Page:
Central and North Burnett Times - - YOUR SAY -

CAN­CER Coun­cil Queens­land spokes­woman Katie Clift shares how your kitchen could be af­fect­ing your health.

Look­ing to im­prove your diet? If you con­sider the kitchen as the heart of your home, you may want to think about how it af­fects your waist­line.

With so many hours spent in kitchens, it makes sense to re­flect on how this one room may be af­fect­ing our health. Here are six points to con­sider.

One, how stocked is your fridge? Hav­ing a gi­ant re­frig­er­a­tor and buy­ing in bulk may sound like a great idea, but too much space and pro­duce can have in­ad­ver­tent costs. When your kitchen is stock­piled with treat food healthy eat­ing can more eas­ily be re­placed with a binge. Also, buy­ing too much food at once can re­sult in spoiled fruit and veg­eta­bles – caus­ing you to grab a take­away. In­stead, try buy­ing less food, but shop­ping more fre­quently.

Two, take a look at your dishes. Peo­ple tend to pile on more food when their plate or bowl has ex­tra room. If you are try­ing con­trol your por­tion sizes, you may want to use a smaller dish. This way there won’t be an is­sue if you ha­bit­u­ally fin­ish what is on your plate.

Three, what colour are your walls? While cool colours like blue, pur­ple and green seem to have a calm­ing ef­fect and are con­sid­ered ap­petite-sup­press­ing, re­search sug­gests warm colours such as red and yel­low make us more ex­cited and stim­u­late ap­petite.

Four, think out of sight – out of mind. Foods kept on main shelves, at eye-level are most likely to be eaten first. To help you stick to your health goals, sim­ply re­ar­range your cup­board, with treats kept on high or low shelves.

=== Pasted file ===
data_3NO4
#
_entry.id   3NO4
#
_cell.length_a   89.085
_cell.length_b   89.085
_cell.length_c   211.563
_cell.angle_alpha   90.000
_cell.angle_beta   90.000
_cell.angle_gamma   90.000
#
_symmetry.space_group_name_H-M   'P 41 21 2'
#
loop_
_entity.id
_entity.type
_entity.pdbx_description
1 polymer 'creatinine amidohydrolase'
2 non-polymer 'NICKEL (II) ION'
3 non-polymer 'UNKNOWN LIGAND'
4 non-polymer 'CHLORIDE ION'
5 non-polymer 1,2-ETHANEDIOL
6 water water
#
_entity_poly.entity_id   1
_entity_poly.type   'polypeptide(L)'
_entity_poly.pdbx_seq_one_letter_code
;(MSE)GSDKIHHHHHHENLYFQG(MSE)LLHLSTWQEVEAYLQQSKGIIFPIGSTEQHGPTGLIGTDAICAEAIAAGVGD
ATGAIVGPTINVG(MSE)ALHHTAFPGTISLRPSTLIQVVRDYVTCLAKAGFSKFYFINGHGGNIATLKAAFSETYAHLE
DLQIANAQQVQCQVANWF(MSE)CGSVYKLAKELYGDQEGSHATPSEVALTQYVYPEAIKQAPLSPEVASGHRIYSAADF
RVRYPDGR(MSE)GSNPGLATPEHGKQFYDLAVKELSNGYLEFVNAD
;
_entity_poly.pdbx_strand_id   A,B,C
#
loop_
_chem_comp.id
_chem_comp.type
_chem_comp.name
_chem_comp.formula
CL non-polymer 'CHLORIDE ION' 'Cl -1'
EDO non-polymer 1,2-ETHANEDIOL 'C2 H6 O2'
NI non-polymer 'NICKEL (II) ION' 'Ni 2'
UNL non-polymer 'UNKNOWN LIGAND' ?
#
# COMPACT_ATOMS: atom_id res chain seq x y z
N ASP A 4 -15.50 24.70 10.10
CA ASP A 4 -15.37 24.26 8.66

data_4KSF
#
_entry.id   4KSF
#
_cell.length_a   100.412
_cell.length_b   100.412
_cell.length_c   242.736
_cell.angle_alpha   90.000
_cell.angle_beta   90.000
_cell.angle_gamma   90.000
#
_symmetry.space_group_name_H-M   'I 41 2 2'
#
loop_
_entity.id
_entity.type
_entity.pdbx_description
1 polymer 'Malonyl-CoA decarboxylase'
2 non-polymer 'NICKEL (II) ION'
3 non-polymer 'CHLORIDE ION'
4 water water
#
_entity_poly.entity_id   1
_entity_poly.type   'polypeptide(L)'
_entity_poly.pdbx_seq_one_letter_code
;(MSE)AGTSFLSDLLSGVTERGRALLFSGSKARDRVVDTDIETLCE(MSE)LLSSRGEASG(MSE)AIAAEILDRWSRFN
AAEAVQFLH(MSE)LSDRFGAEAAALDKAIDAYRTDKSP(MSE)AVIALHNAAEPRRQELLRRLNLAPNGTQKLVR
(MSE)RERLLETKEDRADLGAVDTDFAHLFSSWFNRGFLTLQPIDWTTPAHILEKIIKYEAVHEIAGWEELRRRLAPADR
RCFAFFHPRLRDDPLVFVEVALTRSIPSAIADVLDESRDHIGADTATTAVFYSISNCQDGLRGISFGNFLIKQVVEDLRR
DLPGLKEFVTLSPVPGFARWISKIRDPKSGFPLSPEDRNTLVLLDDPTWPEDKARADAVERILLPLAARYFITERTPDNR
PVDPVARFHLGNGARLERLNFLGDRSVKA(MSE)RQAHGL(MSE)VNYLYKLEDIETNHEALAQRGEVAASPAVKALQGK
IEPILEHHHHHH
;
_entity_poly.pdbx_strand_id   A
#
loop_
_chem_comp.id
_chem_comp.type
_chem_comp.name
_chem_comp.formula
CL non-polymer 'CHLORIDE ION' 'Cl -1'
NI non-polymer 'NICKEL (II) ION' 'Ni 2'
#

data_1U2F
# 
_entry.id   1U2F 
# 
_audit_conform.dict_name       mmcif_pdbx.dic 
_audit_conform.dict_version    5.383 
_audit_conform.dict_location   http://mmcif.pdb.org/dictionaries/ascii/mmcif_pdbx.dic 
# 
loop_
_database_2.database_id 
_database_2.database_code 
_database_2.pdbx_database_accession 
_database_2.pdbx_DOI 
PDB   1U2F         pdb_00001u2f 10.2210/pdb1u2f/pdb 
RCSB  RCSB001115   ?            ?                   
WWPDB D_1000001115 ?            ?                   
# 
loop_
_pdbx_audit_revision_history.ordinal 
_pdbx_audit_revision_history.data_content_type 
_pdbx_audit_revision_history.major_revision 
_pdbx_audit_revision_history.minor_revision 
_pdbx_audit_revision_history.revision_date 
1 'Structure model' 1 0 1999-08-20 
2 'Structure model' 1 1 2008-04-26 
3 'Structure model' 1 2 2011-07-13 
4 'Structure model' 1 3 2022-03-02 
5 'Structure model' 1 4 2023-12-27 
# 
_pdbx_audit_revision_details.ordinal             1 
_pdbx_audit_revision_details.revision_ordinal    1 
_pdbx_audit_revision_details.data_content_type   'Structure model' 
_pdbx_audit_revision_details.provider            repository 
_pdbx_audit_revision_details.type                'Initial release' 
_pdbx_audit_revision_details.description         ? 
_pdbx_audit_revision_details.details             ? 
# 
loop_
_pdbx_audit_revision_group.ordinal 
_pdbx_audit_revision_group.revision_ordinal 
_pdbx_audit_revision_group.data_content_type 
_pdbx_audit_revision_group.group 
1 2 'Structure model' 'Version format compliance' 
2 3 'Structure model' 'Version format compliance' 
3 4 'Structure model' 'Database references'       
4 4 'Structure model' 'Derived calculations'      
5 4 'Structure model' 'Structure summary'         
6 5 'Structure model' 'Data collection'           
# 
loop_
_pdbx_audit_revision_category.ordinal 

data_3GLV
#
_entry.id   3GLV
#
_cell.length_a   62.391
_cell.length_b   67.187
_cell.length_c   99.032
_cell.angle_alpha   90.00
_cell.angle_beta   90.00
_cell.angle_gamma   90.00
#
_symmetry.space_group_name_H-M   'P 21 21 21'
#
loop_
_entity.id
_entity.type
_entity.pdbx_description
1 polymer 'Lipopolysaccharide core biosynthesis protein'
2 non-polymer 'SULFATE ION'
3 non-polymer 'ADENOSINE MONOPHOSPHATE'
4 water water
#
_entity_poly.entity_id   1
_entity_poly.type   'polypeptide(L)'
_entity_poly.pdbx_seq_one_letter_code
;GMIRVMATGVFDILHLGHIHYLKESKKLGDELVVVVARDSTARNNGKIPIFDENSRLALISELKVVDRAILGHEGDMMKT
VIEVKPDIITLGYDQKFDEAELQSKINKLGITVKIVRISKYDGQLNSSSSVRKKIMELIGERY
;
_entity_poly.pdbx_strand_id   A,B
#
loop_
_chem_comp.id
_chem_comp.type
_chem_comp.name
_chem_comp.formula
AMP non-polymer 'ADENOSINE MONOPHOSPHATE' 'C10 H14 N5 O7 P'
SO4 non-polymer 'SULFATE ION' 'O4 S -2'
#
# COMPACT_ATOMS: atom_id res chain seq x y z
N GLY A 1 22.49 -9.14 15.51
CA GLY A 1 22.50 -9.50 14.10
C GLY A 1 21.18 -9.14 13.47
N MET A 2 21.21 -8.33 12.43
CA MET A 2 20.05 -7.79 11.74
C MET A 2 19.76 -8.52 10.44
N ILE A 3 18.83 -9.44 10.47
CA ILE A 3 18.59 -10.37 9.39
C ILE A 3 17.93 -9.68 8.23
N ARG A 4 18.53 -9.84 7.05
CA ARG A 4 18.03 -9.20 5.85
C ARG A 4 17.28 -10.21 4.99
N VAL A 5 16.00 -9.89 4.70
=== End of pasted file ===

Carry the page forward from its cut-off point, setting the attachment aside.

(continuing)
Also, try to avoid buy­ing food for en­ter­tain­ing when you don’t have plans, or skip the treat foods al­to­gether and serve your guests fresh veg­gies, fruit or nuts.

Five, avoid clut­ter. A messy space can make healthy eat­ing harder, if un­earthing a coun­ter­top seems too dif­fi­cult com­pared to grab­bing a pre-pack­aged snack or take­away. Plus, clut­ter leads to stress, which can push peo­ple to emo­tional eat­ing. Have one spot for mail or sim­i­lar, if need be, and keep the ma­jor­ity of your counter space clear for meal prep. By keep­ing the kitchen for its main pur­pose, you may find that you fo­cus more on your food and lis­ten to full­ness cues. Six, stop serv­ing fam­ily style. When you lay out an all-you-can-eat buf­fet on the din­ing ta­ble you are more likely to overeat. In­stead, opt for a per-per­son sin­gle ser­vice and limit op­tions for sec­ond-help­ings by re­mov­ing leftovers from sight.

SHARE YOUR VIEWS: Let­ters to the ed­i­tor can be emailed to edi­to­rial@south­bur­nett­ or mailed to PO Box 312, Kingaroy, Qld, 4610. All let­ters are sub­ject to edit­ing. Anony­mous let­ters will not be pub­lished.

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